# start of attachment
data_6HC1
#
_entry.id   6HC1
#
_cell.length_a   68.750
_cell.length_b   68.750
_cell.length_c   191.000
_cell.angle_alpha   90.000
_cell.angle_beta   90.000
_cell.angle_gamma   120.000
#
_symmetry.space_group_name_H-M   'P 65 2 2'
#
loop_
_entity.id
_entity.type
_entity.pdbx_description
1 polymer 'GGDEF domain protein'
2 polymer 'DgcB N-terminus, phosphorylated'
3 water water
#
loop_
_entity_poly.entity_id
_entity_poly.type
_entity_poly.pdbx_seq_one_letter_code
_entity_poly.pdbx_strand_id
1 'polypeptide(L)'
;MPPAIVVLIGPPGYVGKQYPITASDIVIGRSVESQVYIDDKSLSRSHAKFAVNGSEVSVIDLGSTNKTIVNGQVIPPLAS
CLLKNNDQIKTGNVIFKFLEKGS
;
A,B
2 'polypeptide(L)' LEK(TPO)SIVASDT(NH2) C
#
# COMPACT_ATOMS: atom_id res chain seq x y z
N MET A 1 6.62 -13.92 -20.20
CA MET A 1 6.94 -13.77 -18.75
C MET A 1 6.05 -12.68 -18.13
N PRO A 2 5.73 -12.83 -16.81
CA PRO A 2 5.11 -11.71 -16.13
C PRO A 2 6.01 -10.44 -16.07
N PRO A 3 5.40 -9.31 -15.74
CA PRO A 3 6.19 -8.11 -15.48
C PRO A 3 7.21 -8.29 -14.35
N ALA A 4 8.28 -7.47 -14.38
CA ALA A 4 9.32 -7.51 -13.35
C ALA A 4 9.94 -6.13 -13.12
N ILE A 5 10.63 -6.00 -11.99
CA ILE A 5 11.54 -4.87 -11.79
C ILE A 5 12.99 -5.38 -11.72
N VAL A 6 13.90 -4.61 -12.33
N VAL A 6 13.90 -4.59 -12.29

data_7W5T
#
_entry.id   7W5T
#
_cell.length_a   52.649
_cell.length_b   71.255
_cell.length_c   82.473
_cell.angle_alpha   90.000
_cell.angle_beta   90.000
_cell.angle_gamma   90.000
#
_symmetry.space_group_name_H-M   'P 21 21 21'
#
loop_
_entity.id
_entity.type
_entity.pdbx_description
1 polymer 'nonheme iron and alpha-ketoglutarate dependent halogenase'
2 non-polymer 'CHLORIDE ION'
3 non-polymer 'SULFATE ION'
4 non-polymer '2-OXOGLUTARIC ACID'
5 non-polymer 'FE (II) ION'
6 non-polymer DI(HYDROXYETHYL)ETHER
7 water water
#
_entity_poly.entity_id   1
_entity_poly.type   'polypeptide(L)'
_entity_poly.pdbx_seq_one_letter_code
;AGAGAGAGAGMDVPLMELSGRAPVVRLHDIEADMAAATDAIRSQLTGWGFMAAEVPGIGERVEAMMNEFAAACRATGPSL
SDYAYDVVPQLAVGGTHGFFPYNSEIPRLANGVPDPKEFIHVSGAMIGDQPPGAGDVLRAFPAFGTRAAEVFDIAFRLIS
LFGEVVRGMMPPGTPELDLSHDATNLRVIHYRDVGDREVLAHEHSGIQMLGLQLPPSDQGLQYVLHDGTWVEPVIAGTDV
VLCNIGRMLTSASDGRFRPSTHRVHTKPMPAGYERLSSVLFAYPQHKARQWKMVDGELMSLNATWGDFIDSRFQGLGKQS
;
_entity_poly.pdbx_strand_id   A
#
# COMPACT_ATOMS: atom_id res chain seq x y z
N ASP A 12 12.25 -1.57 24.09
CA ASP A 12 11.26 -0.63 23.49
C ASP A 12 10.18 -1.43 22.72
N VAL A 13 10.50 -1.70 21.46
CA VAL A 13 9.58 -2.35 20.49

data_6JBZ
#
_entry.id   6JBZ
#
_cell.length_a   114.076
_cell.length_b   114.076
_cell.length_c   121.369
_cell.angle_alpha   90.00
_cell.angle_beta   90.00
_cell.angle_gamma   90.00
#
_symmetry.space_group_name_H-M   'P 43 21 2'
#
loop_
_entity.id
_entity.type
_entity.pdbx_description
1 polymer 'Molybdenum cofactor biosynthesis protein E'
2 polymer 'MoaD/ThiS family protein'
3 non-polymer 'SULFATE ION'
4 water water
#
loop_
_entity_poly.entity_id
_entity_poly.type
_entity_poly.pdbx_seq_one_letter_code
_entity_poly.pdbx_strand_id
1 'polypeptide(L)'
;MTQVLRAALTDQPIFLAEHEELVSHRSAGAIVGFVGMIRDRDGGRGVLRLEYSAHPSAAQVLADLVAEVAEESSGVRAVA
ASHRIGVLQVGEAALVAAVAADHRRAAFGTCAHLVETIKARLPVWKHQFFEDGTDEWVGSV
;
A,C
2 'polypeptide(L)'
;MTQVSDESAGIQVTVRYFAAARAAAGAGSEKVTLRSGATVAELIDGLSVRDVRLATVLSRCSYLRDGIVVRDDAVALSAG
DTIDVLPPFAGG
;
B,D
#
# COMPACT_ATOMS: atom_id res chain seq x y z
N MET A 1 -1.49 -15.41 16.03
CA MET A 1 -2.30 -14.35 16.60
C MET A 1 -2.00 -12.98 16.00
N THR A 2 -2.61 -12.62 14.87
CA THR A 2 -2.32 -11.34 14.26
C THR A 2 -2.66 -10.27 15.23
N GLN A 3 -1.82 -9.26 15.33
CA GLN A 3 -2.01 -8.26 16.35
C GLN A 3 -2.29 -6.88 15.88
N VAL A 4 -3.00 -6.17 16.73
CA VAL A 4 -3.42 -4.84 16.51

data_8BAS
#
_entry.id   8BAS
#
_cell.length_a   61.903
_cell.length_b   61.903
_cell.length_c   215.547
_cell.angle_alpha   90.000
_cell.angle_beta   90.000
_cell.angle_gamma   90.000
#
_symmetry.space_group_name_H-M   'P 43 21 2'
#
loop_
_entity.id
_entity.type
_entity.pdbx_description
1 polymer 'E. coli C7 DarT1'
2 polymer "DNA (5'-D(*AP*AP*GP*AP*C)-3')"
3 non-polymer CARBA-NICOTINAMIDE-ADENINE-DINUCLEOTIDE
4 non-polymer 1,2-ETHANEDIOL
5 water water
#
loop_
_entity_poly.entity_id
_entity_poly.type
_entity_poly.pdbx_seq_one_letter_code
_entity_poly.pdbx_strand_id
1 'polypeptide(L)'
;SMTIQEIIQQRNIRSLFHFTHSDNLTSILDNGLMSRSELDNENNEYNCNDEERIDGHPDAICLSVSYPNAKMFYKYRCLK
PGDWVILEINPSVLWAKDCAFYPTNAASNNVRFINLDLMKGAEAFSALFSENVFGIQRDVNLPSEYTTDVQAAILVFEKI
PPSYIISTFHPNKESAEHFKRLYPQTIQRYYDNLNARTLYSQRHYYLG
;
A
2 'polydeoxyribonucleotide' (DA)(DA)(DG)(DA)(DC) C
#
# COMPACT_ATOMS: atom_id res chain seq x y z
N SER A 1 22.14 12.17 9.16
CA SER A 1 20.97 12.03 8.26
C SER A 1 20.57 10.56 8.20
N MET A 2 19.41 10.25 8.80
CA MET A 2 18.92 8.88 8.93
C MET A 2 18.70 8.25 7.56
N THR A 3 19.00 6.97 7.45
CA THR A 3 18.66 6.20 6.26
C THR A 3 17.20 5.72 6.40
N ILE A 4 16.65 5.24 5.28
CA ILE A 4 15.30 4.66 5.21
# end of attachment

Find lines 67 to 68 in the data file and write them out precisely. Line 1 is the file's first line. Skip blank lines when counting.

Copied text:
_entity.type
_entity.pdbx_description